FMP, short or long term debt funds: What’s right for you?

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New Delhi | Published: July 9, 2018 12:35:07 AM

If you are investing in fixed income for the long term as an asset allocation strategy, you may continue to buy long-term funds even in rising rate environment.

FDs have formed a larger part of fixed income allocation.

For most retail investors, fixed income investing is Greek. Many times it’s the highest yield which is the winner or the easiest available option such as bank fixed deposits (FDs) , NSC, etc., or just continuity. In a scenario of worsening macroeconomic environment, rising rates and high uncertainty investors do look back and reflect on their strategy.

Typically, FDs have formed a larger part of fixed income allocation. Retail investors nonchalantly bear a FD’s costly liquidity risk in form of lower premature withdrawal rates/ penalties in exchange of perceived safety as FDs are not subject to mark-to-market (MTM) risk. In the last two to three years, cleaning of NPAs has meant a slower credit growth and in turn reflecting FD rates not in synchronisation with prevailing market rates.

Debt funds, being capital market driven, reflect the interest rate changes without any delays on being MTM. Most of the time, running yield of the fund is higher than the FD rates of the same duration bucket. Also, debt funds offer better post tax returns for a 3-year holding period.

Risks in fixed income

An investor has to be aware of the three main type of risks to earn a superior return through a fixed income offering—liquidity risk, duration risk and credit risk. The credit risk depends on individual appetite and it can be gauged from rating profile of the fund’s holdings. Generally, in times of rising rates, credit risk increases as refinancing for weaker firms becomes difficult. Investors nearing their specific financial goal may immunise themselves by matching their cash flow timing with that of payout of the scheme.

For example, if you have achieved a good return on equity investments and your financial goal is to have a target corpus in next three years you may look to invest in three-year FMP to have better tax adjusted target return vis-a-vis other options. Here you have participated in all three risks mentioned above but your investment goal permits it. Rising rates don’t matter that much here due to tax efficiency and known holding period.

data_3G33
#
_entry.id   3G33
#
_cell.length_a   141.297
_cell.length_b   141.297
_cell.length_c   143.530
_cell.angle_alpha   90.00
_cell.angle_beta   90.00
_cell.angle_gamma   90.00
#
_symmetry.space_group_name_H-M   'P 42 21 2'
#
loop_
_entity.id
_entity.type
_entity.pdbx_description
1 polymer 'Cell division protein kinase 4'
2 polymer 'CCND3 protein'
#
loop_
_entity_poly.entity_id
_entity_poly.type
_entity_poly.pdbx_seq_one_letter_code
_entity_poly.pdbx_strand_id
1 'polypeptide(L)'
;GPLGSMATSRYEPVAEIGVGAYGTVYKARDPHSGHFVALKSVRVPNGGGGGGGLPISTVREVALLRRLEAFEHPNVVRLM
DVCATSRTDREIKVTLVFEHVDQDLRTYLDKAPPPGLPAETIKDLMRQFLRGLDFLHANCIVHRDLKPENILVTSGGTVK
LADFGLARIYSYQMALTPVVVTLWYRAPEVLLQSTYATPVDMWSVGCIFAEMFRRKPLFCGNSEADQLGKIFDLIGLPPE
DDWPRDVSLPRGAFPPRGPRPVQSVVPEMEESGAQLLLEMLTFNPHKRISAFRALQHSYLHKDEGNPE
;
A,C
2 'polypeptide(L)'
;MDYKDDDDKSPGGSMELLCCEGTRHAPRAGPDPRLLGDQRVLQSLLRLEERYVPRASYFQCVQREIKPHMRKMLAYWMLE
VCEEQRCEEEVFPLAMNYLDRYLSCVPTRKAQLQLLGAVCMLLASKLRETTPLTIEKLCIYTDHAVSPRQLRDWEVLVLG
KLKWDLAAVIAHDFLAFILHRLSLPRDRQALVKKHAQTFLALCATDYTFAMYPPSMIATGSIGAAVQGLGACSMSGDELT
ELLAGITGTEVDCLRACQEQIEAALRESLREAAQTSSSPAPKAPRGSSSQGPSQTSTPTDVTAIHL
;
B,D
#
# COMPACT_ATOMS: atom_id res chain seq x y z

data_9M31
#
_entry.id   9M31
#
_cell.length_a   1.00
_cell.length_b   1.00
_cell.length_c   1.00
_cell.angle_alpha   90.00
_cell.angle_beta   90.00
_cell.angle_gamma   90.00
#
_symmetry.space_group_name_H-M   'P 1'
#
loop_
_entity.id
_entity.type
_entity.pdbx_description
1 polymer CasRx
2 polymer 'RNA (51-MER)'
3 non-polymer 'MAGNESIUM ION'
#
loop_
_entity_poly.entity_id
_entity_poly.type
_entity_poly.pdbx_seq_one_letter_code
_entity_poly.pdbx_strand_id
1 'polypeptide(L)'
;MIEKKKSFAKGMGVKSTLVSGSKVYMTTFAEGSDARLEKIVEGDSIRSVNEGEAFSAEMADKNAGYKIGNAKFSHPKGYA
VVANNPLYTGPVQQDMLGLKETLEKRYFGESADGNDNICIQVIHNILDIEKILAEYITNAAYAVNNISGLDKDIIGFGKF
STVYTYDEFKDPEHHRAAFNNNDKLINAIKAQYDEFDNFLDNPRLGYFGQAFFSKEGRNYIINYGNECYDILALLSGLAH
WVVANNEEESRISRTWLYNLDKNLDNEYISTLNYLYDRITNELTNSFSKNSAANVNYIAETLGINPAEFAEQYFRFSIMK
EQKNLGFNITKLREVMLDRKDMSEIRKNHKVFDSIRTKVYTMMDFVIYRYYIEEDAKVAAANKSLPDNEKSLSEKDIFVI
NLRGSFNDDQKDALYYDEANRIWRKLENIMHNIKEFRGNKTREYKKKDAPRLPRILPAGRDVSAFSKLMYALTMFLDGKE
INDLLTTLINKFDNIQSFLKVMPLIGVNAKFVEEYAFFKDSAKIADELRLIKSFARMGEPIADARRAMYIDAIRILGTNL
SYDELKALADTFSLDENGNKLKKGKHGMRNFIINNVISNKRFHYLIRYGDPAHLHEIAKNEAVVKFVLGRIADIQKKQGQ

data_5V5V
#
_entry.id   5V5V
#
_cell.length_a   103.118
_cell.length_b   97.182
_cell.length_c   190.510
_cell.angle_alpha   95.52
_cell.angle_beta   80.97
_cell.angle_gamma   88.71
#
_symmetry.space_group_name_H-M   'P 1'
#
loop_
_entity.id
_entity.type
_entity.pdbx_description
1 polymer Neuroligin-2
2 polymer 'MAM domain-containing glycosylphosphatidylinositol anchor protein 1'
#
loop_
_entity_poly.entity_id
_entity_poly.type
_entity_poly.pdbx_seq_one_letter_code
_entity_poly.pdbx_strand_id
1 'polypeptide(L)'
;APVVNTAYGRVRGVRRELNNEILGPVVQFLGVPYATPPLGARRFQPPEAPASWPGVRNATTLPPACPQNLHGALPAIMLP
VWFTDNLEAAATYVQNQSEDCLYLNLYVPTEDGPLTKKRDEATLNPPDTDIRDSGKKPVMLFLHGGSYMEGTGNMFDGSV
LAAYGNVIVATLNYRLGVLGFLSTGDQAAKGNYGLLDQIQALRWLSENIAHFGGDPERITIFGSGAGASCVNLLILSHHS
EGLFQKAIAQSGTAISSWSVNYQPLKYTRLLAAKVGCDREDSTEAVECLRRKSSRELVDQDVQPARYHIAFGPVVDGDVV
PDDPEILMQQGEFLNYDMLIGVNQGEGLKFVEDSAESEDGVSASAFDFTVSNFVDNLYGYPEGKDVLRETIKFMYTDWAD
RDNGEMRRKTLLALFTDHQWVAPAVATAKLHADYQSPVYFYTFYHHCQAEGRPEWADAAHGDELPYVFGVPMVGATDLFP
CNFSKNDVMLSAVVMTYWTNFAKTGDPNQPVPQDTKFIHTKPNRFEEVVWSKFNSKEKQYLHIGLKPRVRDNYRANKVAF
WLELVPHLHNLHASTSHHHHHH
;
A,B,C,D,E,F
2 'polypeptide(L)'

If you are investing in fixed income for the long term as an asset allocation strategy, you may continue to buy long-term funds even in rising rate environment. However, do this thorough systematic investment plan to take advantage of rupee cost averaging as in equity scheme.

Holding period

For retail investors who have only a vague idea about their expected holding periods, one thing is sure. In this environment of rising interest rates, we have to shift to shorter maturity funds which capture best available yield commensurate to the expected holding period. In line with new Sebi classification, these are liquid funds (up to 3 month durations) ultra short funds (3-6 months duration), low duration funds (6m-12m duration), money market fund (up to 1 year duration).

Although credit risk funds have higher yields and should perform better in rising rate environment, they usually have to maintain at least 2-3 years duration to capture the credit spreads, making them more volatile and thus expected holding periods should be longer for investors here for better return expectations.

In case you have needs similar to both kind of investors described above, then you can implement both strategies and you would have implemented a kind of modified barbell bond strategy. Here you would have benefits of SIP in rising rates environment and less volatile short-term investments to protect portfolio value. These short-term investments can be liquidated at no cost to be redeployed again at higher rate in longer maturity funds.

By- Siddharth Chaudhary, The writer is fund manager, Debt, Sundaram Mutual

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